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Revisiting the Beginning of My Grief

Clear, corked bottle with rolled paper inside, washed up on beach at sunset

When I was a little girl, I was a tomboy. I’d rather be outside than in, and playing with balls and riding my trike, instead of playing house and having tea parties. I also loved jigsaw puzzles, Playdoh, and jacks. The sizable juniper berries on the bushes in the front yard of our tract home in San Leandro were “ammo” in our war games. From the time I was six, the walls of my room were covered in maps, mostly National Geographic magazine maps that came as an insert. I was fascinated by all the places, with how massive the world was, and how everything was connected.

The Talk That Blew Up My World

Smiling girl with short brown hair in black leotards, pink tutu, pink headband.

Aside from the usual pastimes, I loved to tell stories and to dance. At seven or eight, my tap and ballet teacher wanted to move me up a level. I was so excited. I don’t think anything else, up to that point, had made me more proud. Before that could happen, however, the “talk” happened instead. Not the “birds and bees” one. The “blowing up my world” one. Either in one conversation, or in two, within a very short space of time, Mom told me:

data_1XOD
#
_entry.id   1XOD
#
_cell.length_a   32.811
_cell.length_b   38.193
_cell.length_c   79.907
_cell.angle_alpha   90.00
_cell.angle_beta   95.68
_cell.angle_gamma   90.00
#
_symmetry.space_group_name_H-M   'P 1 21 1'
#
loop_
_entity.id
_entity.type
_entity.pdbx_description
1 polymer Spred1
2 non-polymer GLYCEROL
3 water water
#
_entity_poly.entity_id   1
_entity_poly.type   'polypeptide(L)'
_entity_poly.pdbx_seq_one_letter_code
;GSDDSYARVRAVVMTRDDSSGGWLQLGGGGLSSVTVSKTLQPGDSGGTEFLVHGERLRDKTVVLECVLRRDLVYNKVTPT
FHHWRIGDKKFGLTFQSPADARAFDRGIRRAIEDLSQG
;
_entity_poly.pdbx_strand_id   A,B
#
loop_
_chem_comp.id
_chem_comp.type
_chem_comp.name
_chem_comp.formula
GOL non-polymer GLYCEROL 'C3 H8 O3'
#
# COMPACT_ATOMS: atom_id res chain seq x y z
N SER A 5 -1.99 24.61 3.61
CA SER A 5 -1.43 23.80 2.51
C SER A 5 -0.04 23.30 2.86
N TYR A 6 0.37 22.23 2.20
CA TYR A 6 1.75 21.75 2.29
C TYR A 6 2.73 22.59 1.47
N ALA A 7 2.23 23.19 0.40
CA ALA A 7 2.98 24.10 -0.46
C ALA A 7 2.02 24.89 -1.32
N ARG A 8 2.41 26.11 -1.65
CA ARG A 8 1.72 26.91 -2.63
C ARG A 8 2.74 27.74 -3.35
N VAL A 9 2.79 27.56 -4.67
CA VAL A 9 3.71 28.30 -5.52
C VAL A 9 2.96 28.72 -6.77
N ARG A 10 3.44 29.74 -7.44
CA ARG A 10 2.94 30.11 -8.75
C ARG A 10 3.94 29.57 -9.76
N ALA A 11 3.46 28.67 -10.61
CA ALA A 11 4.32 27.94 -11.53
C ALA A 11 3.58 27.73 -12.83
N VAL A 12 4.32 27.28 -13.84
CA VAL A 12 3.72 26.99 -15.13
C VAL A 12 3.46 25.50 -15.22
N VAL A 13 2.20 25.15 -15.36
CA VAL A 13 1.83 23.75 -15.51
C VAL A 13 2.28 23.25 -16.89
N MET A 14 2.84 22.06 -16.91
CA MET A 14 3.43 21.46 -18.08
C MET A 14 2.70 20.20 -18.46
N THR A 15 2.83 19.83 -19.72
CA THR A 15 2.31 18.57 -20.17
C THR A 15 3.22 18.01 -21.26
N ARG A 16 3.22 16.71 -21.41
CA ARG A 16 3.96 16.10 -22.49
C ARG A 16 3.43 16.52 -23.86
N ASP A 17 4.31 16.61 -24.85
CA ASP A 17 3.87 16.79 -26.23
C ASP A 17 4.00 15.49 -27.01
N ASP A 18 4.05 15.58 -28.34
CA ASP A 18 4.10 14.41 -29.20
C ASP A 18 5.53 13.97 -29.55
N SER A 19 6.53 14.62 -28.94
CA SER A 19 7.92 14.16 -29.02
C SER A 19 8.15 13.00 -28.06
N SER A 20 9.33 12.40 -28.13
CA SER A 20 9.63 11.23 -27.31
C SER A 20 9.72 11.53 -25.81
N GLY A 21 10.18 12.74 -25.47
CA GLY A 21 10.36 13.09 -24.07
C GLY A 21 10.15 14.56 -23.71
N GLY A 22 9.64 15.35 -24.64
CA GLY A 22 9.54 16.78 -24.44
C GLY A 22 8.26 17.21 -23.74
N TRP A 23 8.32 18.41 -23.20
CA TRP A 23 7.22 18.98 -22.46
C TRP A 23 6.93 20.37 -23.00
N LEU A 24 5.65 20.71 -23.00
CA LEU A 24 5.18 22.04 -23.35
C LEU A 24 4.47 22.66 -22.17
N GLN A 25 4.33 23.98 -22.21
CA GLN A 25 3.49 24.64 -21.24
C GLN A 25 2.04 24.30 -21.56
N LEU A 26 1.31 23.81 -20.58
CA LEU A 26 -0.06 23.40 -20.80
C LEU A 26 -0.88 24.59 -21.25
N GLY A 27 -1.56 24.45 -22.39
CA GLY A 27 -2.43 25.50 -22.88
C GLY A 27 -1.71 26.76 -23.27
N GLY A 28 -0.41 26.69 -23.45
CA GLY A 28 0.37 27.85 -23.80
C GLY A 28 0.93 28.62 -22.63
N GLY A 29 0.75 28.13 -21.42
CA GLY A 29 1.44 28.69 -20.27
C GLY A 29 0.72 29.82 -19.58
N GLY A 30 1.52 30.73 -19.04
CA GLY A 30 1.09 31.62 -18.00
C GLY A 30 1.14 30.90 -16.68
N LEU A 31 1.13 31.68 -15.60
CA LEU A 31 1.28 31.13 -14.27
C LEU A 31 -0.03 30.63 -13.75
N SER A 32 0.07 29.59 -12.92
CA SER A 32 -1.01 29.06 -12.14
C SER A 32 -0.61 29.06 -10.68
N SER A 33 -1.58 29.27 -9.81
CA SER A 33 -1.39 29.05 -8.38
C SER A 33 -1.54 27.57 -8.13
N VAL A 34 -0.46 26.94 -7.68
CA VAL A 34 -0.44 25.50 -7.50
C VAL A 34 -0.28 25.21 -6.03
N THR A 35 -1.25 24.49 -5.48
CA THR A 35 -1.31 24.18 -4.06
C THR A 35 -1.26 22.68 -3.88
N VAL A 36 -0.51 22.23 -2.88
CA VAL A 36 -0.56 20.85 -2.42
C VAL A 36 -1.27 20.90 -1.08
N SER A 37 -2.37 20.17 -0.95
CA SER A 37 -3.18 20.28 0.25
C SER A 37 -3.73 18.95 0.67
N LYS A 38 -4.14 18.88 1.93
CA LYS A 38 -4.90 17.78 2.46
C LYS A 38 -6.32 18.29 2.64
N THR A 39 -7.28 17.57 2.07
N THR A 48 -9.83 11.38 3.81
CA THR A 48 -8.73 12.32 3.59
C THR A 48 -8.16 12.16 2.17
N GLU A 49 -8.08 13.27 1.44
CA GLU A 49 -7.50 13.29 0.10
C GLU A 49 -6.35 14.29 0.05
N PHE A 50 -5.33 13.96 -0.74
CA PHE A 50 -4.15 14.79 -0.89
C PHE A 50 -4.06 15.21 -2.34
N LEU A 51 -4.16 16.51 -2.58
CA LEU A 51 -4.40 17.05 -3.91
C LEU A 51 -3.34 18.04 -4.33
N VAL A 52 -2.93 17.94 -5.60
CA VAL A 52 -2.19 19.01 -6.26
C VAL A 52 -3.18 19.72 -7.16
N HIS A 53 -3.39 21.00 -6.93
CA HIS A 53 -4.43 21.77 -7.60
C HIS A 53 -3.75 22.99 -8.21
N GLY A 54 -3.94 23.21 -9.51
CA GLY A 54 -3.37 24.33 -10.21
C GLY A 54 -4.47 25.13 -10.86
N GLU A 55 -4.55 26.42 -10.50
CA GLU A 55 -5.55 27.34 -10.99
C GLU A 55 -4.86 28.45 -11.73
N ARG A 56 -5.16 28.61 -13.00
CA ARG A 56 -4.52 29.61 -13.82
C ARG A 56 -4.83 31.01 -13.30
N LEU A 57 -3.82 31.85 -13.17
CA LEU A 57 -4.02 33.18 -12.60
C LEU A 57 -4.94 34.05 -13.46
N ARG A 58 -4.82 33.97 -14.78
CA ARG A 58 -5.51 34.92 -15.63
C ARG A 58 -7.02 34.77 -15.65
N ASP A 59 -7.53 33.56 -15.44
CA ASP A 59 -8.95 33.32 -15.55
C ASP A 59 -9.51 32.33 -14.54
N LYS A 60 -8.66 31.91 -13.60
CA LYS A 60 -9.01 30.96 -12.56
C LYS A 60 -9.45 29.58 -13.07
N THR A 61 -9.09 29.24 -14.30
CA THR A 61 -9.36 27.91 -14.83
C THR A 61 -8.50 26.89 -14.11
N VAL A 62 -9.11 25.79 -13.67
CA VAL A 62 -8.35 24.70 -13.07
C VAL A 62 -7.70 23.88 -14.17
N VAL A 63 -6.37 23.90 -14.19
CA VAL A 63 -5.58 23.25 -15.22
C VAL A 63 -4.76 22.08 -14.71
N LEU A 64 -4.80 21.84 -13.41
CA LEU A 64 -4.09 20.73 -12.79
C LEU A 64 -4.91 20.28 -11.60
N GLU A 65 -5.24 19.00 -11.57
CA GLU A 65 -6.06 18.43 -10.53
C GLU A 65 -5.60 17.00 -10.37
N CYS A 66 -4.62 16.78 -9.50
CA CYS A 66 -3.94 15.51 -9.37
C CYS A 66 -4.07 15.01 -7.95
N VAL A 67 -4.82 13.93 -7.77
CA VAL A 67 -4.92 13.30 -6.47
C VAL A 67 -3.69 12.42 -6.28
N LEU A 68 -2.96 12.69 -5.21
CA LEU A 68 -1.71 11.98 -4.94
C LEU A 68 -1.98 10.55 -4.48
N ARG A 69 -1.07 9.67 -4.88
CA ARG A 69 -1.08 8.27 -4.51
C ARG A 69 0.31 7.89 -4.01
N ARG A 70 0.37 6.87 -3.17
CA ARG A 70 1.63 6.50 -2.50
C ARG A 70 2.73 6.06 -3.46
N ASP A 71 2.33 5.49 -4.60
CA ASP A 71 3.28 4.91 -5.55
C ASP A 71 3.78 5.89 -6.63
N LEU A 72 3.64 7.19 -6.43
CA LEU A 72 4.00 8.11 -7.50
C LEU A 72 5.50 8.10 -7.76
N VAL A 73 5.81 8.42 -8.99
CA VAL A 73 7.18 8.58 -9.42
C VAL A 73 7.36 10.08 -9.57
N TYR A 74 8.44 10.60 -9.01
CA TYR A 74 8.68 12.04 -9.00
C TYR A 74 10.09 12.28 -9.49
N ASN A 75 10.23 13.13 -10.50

1. Dad retired (Yay! He’ll be home more!)
  2. Dad is dying of leukemia and has 10 years to live (Wait! What?)
  3. We’re moving to Washington state, near Uncle Bill (Two states away?)

What it meant for that 8-year-old aspiring dancer:

  1. My dad is sick and he will die before I’m grown
  2. I will lose all my friends and have to make new ones
  3. I will have to give up dancing, instead of moving up
  4. There’s absolutely nothing I can do about any of it

That’s a lot for an eight-year-old to take in. I think this was right around the time I was taking swimming lessons. I remember acing everything except the back float. No matter what the teacher did, I was convinced that when she let go, I would sink, and so I would. Every time. She always caught me, but it was just no use. Why should I expect the water to hold me up? The world was cruel and people died. Didn’t she understand that? I would climb back into the Pontiac after class with its bubble-wrapped bench seat, wrapped in my towel, the smell of chlorine stinging my nose while the embarrassing failure stung my pride. Oh, well. If I was lucky, we’d stop at 7-11 for a slushy on the way home.